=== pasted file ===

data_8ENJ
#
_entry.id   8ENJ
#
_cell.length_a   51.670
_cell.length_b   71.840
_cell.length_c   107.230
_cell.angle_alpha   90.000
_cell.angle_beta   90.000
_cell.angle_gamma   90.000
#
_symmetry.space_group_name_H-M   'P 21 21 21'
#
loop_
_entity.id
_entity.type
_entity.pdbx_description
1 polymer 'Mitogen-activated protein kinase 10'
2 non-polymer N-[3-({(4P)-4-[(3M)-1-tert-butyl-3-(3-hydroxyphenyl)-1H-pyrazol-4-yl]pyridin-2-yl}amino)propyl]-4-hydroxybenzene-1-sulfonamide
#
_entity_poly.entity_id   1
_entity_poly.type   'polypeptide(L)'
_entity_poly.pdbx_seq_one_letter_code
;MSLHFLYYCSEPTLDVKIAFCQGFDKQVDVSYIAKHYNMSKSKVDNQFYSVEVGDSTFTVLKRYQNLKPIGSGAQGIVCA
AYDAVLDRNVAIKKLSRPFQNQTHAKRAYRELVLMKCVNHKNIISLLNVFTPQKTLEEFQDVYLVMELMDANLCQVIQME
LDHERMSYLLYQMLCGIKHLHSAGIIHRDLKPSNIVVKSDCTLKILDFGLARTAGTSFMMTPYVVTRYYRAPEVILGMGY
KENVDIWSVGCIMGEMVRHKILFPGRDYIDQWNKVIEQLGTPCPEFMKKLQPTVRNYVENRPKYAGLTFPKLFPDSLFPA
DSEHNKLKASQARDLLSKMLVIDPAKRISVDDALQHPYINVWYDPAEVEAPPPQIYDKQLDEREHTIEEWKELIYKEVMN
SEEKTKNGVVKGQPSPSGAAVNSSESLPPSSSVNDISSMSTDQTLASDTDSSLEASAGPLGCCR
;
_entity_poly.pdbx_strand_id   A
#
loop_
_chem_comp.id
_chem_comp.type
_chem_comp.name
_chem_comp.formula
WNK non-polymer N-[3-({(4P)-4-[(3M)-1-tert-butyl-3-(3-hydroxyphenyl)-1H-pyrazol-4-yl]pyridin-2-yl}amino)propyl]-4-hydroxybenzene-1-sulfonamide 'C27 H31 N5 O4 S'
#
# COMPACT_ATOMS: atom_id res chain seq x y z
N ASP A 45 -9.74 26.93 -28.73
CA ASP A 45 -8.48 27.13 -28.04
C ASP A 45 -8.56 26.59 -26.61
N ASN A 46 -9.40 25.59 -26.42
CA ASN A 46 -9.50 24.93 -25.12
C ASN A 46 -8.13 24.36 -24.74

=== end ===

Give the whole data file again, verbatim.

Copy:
data_8ENJ
#
_entry.id   8ENJ
#
_cell.length_a   51.670
_cell.length_b   71.840
_cell.length_c   107.230
_cell.angle_alpha   90.000
_cell.angle_beta   90.000
_cell.angle_gamma   90.000
#
_symmetry.space_group_name_H-M   'P 21 21 21'
#
loop_
_entity.id
_entity.type
_entity.pdbx_description
1 polymer 'Mitogen-activated protein kinase 10'
2 non-polymer N-[3-({(4P)-4-[(3M)-1-tert-butyl-3-(3-hydroxyphenyl)-1H-pyrazol-4-yl]pyridin-2-yl}amino)propyl]-4-hydroxybenzene-1-sulfonamide
#
_entity_poly.entity_id   1
_entity_poly.type   'polypeptide(L)'
_entity_poly.pdbx_seq_one_letter_code
;MSLHFLYYCSEPTLDVKIAFCQGFDKQVDVSYIAKHYNMSKSKVDNQFYSVEVGDSTFTVLKRYQNLKPIGSGAQGIVCA
AYDAVLDRNVAIKKLSRPFQNQTHAKRAYRELVLMKCVNHKNIISLLNVFTPQKTLEEFQDVYLVMELMDANLCQVIQME
LDHERMSYLLYQMLCGIKHLHSAGIIHRDLKPSNIVVKSDCTLKILDFGLARTAGTSFMMTPYVVTRYYRAPEVILGMGY
KENVDIWSVGCIMGEMVRHKILFPGRDYIDQWNKVIEQLGTPCPEFMKKLQPTVRNYVENRPKYAGLTFPKLFPDSLFPA
DSEHNKLKASQARDLLSKMLVIDPAKRISVDDALQHPYINVWYDPAEVEAPPPQIYDKQLDEREHTIEEWKELIYKEVMN
SEEKTKNGVVKGQPSPSGAAVNSSESLPPSSSVNDISSMSTDQTLASDTDSSLEASAGPLGCCR
;
_entity_poly.pdbx_strand_id   A
#
loop_
_chem_comp.id
_chem_comp.type
_chem_comp.name
_chem_comp.formula
WNK non-polymer N-[3-({(4P)-4-[(3M)-1-tert-butyl-3-(3-hydroxyphenyl)-1H-pyrazol-4-yl]pyridin-2-yl}amino)propyl]-4-hydroxybenzene-1-sulfonamide 'C27 H31 N5 O4 S'
#
# COMPACT_ATOMS: atom_id res chain seq x y z
N ASP A 45 -9.74 26.93 -28.73
CA ASP A 45 -8.48 27.13 -28.04
C ASP A 45 -8.56 26.59 -26.61
N ASN A 46 -9.40 25.59 -26.42
CA ASN A 46 -9.50 24.93 -25.12
C ASN A 46 -8.13 24.36 -24.74